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China cracks down on Tibet monks after protest

December 1, 2005

By Lindsay Beck

BEIJING (Reuters) – Several Tibetan monks have been
detained for opposition to a Chinese political campaign they
were forced to participate in, sparking a rare mass protest,
two advocacy groups said on Thursday.

The Dharamsala-based Center for Human Rights and Democracy
said five monks at the Drepung monastery, on the outskirts of
the capital Lhasa, were expelled from the monastery and
detained after refusing to sign a document denouncing the Dalai
Lama as a separatist.

In protest, more than 400 monks staged a sit-in in
Drepung’s main courtyard on November 25, refusing to denounce
the Dalai Lama and accept that Tibet is a part of China and
calling for the release of the five monks.

The Dalai Lama, the Buddhist spiritual leader of Tibet, has
lived in exile in the Indian town of Dharamsala since fleeing
after a failed uprising against Chinese rule in 1959, nine
years after Communist troops invaded the remote, mountainous
region.

He has since been branded a traitor by Beijing but he is
still revered in Tibet as a god-king despite a government
system that enforces political study alongside religion to keep
the monasteries in check.

“According to reports from Tibet, monks at Drepung
expressed resistance last week to the denunciations of the
Dalai Lama required during the patriotic education campaigns,”
the International Campaign for Tibet, based in Washington D.C.,
said in a statement.

The army, police and security personnel quashed the protest
and monks who resisted were beaten, the Dharamsala group said,
adding that no one had been allowed in or out of the monastery
since.

The director general of the Information Office in Tibet
said he was unaware of any unrest.

“We haven’t heard of it and if it really happened like you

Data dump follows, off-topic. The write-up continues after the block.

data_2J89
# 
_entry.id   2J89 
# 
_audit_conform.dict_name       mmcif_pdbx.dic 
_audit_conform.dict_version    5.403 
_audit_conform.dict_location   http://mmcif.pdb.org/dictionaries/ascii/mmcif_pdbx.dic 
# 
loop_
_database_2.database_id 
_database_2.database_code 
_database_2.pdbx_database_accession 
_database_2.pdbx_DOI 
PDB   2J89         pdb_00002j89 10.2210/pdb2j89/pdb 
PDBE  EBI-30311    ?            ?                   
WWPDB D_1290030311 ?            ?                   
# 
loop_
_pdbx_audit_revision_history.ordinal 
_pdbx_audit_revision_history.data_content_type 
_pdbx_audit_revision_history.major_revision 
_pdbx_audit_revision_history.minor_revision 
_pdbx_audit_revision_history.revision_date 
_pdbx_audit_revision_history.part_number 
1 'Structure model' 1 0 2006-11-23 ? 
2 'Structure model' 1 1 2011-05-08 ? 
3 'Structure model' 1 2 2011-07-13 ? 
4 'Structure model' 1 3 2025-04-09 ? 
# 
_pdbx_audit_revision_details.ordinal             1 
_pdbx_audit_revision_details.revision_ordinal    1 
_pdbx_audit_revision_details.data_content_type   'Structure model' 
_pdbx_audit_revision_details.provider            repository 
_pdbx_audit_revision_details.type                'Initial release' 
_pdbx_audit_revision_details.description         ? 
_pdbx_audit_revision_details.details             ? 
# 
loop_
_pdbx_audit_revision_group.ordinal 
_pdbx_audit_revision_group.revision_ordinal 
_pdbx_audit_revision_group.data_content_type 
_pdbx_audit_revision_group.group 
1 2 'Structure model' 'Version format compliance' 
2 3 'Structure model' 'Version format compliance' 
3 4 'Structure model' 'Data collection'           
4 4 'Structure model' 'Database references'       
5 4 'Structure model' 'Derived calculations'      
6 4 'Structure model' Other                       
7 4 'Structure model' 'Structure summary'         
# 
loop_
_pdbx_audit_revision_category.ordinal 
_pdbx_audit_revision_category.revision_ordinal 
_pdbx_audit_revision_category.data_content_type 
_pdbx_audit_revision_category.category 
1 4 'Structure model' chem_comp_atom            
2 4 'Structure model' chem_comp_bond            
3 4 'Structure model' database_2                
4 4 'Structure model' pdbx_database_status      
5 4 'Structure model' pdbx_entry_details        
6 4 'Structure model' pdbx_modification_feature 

said, the related departments will go to investigate. But we
are not clear about the situation so far,” Thondrup Dorje said
by telephone from Lhasa.

Foreign Ministry spokesman Qin Gang could not confirm the
reports. “I must emphasize, China is a country ruled by law and
acts in accordance with the law,” Qin told a news conference.

SECURITY TIGHTENED

The political campaign and crackdown on the monks coincides
with a trip to China by Manfred Nowak, the U.N. envoy on
torture, who was to visit Tibet and Xinjiang during his
two-week stay.

Both are border regions with large ethnic minority
populations and some of the country’s most high-profile
political prisoners, accused of instigating separatism or
opposition to Chinese rule.

The Tibetan Center for Human Rights and Democracy said the
latest political education campaign in Tibet had been going on
since October. A recent visitor to the area said officials had
denied the existence of such campaigns or of political
interference.

Security has also been tightened at the Ganden monastery in
Lhasa since a rare visit in October by the Chinese-appointed
Panchen Lama, the International Campaign for Tibet said.

Beijing anointed Gyaltsen Norbu as Tibet’s second-most
important religious figure in 1995 but the Dalai Lama chose a
different boy, exacerbating tensions between the two sides.


Source: reuters



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